Granuloma inguinale is a sexually transmitted disease that is rarely seen in the United States.
Causes, incidence, and risk factors
Granuloma inguinale is caused by the bacteria Calymmatobacterium granulomatis. The disease is commonly found in tropical and subtropical areas such as Southeast India, Guyana, and New Guinea, but it occurs on occasion in the United States, typically in the Southeast. There are approximately 100 cases reported per year in the United States.
The disease spreads mostly through vaginal or anal intercourse. Very rarely, it spreads during oral sex.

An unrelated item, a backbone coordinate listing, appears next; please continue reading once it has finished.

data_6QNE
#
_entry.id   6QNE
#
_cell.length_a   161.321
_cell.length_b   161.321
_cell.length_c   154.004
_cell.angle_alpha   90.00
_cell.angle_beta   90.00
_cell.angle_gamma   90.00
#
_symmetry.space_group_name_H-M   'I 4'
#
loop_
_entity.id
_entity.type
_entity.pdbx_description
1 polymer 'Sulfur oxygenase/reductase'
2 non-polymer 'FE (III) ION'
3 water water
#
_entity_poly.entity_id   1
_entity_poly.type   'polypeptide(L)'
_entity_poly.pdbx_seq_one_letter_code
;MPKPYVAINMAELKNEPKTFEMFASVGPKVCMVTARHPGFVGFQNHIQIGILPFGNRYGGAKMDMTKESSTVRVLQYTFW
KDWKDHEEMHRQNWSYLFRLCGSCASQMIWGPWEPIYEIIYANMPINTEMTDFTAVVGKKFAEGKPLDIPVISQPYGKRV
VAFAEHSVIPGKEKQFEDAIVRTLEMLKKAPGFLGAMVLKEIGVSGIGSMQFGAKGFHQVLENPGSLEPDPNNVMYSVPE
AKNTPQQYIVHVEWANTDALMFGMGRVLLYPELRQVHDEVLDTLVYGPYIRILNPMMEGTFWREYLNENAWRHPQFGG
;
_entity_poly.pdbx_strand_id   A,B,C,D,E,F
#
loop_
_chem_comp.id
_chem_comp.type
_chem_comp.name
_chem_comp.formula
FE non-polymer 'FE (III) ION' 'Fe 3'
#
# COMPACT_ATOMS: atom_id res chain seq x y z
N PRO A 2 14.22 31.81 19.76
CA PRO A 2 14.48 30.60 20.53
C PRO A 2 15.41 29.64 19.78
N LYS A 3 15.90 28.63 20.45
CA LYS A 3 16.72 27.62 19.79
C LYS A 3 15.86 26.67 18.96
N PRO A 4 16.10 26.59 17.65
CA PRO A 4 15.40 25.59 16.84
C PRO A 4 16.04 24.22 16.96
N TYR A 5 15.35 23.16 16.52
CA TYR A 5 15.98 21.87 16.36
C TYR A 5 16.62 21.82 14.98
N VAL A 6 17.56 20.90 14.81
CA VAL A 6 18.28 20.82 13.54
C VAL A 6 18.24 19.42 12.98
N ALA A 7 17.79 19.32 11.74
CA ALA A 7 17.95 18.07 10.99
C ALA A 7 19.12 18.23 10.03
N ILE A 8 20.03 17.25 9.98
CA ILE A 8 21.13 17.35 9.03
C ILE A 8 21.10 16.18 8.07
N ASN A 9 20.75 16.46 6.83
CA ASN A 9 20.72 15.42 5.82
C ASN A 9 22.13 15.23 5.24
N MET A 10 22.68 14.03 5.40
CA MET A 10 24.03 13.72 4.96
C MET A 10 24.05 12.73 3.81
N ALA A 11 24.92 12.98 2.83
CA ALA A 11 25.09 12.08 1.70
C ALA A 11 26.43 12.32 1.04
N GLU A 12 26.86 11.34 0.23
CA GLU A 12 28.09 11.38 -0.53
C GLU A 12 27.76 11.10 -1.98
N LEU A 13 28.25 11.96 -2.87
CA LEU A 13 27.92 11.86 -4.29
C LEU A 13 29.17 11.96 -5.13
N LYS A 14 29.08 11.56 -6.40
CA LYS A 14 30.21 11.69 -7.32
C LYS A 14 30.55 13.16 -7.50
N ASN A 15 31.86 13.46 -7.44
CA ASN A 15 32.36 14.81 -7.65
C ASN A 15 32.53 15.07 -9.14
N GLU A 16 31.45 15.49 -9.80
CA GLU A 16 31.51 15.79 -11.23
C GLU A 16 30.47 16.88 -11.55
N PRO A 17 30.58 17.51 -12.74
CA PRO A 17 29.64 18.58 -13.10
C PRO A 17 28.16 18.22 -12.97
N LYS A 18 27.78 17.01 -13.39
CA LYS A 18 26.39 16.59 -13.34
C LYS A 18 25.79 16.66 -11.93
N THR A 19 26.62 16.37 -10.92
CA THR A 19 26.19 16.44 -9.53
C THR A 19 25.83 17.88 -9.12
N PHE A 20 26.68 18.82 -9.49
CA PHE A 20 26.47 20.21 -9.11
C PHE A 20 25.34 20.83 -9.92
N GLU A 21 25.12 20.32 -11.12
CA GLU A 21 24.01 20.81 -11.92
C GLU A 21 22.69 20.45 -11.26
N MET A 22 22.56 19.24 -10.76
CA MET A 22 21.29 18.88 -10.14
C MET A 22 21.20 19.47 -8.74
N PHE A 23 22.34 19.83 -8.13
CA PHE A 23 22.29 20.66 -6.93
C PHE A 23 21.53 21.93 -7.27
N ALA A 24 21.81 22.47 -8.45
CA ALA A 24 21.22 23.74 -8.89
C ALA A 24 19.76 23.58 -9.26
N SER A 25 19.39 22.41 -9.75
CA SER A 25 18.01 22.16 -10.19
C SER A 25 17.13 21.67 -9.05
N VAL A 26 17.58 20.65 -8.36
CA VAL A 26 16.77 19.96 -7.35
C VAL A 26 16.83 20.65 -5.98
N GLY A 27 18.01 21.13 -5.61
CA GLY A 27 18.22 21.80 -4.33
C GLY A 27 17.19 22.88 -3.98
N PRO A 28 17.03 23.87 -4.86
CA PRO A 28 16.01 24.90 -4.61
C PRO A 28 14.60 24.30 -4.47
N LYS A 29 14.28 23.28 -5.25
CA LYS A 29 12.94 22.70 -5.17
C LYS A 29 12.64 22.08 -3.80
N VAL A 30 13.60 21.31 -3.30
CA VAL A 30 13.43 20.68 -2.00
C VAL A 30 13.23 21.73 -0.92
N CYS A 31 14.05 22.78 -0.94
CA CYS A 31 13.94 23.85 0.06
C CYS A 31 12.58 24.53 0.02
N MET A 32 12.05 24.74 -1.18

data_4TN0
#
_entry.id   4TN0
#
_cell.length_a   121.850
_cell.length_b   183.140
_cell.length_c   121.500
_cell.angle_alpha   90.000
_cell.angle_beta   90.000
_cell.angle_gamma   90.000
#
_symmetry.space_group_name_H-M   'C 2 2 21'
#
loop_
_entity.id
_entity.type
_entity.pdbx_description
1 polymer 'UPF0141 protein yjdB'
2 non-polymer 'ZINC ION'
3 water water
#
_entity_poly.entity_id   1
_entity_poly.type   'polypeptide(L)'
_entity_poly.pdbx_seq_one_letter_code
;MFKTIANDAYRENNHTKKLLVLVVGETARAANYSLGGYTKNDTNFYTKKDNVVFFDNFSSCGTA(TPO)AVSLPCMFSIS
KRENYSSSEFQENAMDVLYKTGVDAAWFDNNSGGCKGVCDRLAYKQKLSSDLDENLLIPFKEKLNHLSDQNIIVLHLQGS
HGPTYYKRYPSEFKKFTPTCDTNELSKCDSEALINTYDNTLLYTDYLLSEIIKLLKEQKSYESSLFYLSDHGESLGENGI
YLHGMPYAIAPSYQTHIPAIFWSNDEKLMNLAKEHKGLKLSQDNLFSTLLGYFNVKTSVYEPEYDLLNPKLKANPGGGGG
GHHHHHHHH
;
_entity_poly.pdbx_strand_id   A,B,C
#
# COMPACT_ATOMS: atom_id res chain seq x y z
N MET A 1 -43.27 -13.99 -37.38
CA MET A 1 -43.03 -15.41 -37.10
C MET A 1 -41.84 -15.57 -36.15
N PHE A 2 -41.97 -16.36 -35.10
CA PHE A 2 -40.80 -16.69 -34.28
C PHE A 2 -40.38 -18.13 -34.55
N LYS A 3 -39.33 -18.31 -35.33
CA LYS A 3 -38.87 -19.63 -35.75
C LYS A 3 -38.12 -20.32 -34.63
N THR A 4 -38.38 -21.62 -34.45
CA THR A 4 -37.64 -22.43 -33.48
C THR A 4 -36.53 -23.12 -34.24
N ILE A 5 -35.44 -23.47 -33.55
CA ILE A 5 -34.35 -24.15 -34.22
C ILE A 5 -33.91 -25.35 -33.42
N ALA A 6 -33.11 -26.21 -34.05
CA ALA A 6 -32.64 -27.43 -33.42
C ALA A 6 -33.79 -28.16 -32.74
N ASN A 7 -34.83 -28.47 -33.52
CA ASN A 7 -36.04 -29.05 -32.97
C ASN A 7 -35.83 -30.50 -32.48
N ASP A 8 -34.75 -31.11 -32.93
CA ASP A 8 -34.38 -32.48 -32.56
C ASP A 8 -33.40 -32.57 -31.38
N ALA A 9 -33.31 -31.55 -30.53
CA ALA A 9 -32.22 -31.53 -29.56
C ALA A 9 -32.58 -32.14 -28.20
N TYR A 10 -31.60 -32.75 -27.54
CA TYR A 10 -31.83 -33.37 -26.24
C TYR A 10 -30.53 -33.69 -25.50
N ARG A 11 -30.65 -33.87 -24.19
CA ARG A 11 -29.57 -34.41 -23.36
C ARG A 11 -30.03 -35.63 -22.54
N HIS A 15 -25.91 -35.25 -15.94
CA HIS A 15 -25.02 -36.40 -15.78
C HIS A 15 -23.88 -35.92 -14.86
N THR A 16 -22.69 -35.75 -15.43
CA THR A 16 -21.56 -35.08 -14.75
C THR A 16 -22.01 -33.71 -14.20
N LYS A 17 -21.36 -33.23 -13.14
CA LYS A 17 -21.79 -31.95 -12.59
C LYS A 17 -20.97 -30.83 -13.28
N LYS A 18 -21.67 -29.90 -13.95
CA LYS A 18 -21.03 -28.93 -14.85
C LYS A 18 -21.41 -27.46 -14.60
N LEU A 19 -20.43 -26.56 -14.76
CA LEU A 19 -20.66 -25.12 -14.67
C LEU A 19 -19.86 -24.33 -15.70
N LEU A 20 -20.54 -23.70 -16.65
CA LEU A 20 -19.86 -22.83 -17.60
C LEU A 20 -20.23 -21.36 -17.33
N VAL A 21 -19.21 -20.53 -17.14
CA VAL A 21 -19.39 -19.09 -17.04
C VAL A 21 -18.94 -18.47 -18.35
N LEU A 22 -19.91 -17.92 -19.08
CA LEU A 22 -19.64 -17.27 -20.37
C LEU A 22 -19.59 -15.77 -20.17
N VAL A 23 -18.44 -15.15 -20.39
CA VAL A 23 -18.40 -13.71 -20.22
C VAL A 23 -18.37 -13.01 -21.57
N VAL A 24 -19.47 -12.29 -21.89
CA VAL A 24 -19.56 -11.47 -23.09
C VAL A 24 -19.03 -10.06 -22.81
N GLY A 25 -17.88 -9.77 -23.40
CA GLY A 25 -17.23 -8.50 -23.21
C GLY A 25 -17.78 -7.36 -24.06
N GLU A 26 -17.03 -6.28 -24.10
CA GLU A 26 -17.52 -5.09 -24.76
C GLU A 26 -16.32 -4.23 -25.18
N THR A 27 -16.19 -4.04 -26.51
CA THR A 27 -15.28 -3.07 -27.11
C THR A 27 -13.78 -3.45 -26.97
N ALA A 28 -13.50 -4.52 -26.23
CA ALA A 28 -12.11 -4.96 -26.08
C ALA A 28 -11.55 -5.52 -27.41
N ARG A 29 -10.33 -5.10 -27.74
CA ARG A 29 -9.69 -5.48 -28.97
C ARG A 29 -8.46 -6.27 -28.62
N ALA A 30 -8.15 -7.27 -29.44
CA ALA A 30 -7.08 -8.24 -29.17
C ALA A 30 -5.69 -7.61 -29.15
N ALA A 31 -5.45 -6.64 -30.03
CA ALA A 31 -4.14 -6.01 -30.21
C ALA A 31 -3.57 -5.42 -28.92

Men are affected more than twice as often as women, with most infections occurring in people aged 20-40 years. The disease is seldom seen in children or the elderly.
Review Date: 07/29/2009
Reviewed By: Linda J. Vorvick, MD, Medical Director, MEDEX Northwest Division of Physician Assistant Studies, University of Washington, School of Medicine; Susan Storck, MD, FACOG, Chief, Eastside Department of Obstetrics and Gynecology, Group Health Cooperative of Puget Sound, Redmond, Washington; Clinical Teaching Faculty, Department of Obstetrics and Gynecology, University of Washington School of Medicine. Also reviewed by David Zieve, MD, MHA, Medical Director, A.D.A.M., Inc.